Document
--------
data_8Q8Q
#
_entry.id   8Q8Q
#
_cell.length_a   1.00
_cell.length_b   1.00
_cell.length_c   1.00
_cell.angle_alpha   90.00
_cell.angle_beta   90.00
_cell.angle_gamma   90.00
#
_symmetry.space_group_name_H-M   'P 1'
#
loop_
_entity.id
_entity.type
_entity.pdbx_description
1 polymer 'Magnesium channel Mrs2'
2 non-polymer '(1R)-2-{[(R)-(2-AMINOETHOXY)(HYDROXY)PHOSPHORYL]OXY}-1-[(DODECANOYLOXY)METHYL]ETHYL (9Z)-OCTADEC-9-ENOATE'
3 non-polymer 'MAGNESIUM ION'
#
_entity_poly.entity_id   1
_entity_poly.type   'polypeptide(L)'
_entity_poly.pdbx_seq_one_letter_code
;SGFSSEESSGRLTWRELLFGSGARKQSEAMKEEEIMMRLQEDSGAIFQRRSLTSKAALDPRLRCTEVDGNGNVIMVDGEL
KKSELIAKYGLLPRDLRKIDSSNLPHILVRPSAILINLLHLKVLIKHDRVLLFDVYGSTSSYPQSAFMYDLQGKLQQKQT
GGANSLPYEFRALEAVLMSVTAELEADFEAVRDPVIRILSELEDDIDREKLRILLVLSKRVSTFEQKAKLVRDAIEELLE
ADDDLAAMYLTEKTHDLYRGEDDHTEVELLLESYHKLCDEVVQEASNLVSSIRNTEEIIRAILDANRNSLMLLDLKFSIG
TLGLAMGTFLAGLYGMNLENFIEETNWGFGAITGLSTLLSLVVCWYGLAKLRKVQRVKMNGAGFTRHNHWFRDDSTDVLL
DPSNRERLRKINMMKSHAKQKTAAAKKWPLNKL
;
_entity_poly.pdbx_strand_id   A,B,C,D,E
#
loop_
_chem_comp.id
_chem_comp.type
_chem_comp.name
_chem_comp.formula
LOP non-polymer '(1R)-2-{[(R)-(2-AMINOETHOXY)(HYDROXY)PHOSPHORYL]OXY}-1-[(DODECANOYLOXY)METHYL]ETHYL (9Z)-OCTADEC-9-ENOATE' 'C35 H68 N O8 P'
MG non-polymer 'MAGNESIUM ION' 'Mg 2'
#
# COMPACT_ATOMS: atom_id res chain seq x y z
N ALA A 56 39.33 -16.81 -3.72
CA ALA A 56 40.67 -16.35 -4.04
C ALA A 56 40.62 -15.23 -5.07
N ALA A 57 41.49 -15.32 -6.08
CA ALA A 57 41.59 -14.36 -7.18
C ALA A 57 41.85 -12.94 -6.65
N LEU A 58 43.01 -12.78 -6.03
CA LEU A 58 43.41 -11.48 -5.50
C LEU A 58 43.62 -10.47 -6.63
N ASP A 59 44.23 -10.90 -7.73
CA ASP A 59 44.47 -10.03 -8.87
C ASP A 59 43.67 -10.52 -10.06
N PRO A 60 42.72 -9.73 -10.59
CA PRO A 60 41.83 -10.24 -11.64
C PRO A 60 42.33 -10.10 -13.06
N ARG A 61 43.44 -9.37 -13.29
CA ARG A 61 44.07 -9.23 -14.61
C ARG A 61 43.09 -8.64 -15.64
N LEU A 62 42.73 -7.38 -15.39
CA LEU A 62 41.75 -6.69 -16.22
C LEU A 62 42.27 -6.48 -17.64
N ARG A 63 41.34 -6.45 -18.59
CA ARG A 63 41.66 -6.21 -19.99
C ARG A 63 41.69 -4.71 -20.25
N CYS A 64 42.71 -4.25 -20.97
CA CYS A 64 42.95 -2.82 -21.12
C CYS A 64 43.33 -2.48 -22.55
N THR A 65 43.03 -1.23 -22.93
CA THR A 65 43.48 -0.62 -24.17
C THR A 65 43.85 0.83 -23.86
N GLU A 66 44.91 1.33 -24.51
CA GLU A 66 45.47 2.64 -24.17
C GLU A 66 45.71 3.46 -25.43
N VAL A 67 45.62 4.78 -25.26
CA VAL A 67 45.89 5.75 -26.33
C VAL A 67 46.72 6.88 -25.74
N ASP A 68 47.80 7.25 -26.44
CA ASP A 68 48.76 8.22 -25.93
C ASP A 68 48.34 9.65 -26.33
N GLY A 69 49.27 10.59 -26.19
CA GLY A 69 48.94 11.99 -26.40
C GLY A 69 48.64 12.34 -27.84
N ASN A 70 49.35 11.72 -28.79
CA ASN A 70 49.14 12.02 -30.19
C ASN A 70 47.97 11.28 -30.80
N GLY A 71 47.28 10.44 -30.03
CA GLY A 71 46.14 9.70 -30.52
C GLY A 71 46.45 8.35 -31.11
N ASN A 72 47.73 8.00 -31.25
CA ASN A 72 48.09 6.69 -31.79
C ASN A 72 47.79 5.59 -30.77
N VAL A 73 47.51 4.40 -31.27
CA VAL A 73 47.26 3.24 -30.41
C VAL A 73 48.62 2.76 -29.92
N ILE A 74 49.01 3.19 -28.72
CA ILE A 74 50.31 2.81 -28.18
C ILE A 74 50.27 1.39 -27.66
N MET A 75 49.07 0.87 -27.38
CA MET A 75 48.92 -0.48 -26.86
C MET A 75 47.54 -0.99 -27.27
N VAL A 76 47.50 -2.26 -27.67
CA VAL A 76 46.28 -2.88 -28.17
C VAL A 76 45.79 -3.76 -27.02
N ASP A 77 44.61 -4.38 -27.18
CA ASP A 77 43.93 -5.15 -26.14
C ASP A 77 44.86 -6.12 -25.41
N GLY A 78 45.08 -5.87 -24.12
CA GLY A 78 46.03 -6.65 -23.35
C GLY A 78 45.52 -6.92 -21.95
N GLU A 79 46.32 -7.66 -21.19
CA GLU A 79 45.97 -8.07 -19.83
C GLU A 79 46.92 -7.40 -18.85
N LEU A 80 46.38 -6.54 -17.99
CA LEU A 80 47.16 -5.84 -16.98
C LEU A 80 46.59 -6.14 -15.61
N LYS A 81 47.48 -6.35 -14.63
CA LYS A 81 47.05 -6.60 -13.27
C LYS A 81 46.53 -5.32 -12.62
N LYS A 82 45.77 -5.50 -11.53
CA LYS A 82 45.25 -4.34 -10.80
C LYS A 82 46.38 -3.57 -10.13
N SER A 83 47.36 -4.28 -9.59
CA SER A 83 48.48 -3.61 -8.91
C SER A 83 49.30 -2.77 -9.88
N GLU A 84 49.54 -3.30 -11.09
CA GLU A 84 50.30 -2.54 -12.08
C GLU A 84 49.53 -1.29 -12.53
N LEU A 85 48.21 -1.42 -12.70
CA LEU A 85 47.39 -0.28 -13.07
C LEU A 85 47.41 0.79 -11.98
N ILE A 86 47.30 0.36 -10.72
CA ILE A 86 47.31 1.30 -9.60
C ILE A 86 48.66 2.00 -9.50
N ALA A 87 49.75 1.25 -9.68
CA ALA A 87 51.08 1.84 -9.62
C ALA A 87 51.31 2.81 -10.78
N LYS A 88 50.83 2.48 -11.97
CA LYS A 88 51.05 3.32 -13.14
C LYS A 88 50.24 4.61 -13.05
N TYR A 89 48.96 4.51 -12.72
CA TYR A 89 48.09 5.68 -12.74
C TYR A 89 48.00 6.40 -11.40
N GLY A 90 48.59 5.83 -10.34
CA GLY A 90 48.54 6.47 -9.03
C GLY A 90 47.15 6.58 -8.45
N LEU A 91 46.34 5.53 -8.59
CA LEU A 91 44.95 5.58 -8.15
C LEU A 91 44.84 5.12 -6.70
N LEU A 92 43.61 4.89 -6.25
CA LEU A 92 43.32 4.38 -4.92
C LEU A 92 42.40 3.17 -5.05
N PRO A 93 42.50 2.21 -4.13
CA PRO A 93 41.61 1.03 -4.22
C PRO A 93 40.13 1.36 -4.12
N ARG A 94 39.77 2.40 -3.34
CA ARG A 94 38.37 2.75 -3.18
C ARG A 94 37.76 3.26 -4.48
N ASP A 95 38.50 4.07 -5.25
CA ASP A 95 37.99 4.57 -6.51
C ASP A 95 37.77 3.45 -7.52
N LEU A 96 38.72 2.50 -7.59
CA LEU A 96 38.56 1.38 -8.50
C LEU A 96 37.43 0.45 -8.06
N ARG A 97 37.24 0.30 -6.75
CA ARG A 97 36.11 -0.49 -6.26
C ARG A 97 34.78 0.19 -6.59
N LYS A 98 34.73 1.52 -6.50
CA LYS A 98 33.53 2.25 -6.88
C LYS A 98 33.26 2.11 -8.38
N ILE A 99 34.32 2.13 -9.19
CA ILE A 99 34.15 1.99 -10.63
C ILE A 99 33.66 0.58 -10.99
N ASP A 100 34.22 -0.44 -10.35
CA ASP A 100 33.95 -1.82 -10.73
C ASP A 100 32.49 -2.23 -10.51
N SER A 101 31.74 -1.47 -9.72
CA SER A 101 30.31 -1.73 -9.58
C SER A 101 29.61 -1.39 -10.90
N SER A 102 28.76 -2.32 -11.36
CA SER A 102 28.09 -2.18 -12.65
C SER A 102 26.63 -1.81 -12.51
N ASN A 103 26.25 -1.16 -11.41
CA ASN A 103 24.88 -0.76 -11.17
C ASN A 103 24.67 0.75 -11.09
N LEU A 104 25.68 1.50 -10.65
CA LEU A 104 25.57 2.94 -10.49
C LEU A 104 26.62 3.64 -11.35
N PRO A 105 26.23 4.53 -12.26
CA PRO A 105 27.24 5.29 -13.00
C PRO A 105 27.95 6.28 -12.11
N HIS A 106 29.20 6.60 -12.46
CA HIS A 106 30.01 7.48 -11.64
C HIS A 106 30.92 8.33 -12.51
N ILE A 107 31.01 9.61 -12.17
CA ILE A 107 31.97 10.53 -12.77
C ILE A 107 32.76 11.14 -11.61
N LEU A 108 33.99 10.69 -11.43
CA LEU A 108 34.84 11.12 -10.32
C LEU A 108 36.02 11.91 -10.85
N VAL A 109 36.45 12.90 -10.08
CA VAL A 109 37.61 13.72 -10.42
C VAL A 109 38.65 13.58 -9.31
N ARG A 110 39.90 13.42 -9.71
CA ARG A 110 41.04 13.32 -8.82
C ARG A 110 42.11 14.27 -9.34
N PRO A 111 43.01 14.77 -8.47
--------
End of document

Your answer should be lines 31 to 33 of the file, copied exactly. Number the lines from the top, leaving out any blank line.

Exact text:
;
_entity_poly.pdbx_strand_id   A,B,C,D,E
#